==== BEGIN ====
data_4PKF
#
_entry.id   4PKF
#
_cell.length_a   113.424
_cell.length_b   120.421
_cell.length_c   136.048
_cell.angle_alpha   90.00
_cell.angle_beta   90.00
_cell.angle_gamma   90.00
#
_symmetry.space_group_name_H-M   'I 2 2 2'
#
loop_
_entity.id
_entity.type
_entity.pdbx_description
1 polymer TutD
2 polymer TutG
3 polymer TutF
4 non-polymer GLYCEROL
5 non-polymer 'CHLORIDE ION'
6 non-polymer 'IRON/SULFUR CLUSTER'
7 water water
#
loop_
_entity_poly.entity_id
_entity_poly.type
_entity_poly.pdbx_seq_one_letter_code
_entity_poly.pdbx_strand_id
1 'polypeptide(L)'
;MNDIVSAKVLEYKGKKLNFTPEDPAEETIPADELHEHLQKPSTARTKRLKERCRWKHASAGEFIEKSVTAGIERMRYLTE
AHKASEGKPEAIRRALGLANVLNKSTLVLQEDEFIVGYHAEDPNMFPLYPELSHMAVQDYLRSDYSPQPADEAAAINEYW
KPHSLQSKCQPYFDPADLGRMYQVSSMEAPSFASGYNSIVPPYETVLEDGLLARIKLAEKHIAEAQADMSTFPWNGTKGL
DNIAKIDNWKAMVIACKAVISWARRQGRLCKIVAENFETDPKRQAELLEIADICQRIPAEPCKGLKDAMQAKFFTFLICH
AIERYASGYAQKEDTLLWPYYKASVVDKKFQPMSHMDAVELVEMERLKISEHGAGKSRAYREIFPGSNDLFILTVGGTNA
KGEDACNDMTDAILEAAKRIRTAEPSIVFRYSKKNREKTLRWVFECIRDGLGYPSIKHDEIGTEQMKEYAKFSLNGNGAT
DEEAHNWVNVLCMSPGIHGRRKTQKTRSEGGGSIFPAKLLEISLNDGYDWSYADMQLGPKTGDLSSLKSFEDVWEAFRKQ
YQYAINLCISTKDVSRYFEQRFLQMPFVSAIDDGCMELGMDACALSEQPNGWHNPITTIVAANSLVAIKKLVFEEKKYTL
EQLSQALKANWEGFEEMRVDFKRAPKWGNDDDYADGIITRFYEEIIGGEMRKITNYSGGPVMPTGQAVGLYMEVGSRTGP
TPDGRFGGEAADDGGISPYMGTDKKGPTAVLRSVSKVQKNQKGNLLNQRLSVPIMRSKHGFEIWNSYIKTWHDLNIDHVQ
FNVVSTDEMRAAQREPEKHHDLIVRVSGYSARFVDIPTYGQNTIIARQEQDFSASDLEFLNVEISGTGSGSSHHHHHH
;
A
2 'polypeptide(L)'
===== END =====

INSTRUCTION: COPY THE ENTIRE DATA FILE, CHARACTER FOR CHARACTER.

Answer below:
data_4PKF
#
_entry.id   4PKF
#
_cell.length_a   113.424
_cell.length_b   120.421
_cell.length_c   136.048
_cell.angle_alpha   90.00
_cell.angle_beta   90.00
_cell.angle_gamma   90.00
#
_symmetry.space_group_name_H-M   'I 2 2 2'
#
loop_
_entity.id
_entity.type
_entity.pdbx_description
1 polymer TutD
2 polymer TutG
3 polymer TutF
4 non-polymer GLYCEROL
5 non-polymer 'CHLORIDE ION'
6 non-polymer 'IRON/SULFUR CLUSTER'
7 water water
#
loop_
_entity_poly.entity_id
_entity_poly.type
_entity_poly.pdbx_seq_one_letter_code
_entity_poly.pdbx_strand_id
1 'polypeptide(L)'
;MNDIVSAKVLEYKGKKLNFTPEDPAEETIPADELHEHLQKPSTARTKRLKERCRWKHASAGEFIEKSVTAGIERMRYLTE
AHKASEGKPEAIRRALGLANVLNKSTLVLQEDEFIVGYHAEDPNMFPLYPELSHMAVQDYLRSDYSPQPADEAAAINEYW
KPHSLQSKCQPYFDPADLGRMYQVSSMEAPSFASGYNSIVPPYETVLEDGLLARIKLAEKHIAEAQADMSTFPWNGTKGL
DNIAKIDNWKAMVIACKAVISWARRQGRLCKIVAENFETDPKRQAELLEIADICQRIPAEPCKGLKDAMQAKFFTFLICH
AIERYASGYAQKEDTLLWPYYKASVVDKKFQPMSHMDAVELVEMERLKISEHGAGKSRAYREIFPGSNDLFILTVGGTNA
KGEDACNDMTDAILEAAKRIRTAEPSIVFRYSKKNREKTLRWVFECIRDGLGYPSIKHDEIGTEQMKEYAKFSLNGNGAT
DEEAHNWVNVLCMSPGIHGRRKTQKTRSEGGGSIFPAKLLEISLNDGYDWSYADMQLGPKTGDLSSLKSFEDVWEAFRKQ
YQYAINLCISTKDVSRYFEQRFLQMPFVSAIDDGCMELGMDACALSEQPNGWHNPITTIVAANSLVAIKKLVFEEKKYTL
EQLSQALKANWEGFEEMRVDFKRAPKWGNDDDYADGIITRFYEEIIGGEMRKITNYSGGPVMPTGQAVGLYMEVGSRTGP
TPDGRFGGEAADDGGISPYMGTDKKGPTAVLRSVSKVQKNQKGNLLNQRLSVPIMRSKHGFEIWNSYIKTWHDLNIDHVQ
FNVVSTDEMRAAQREPEKHHDLIVRVSGYSARFVDIPTYGQNTIIARQEQDFSASDLEFLNVEISGTGSGSSHHHHHH
;
A
2 'polypeptide(L)'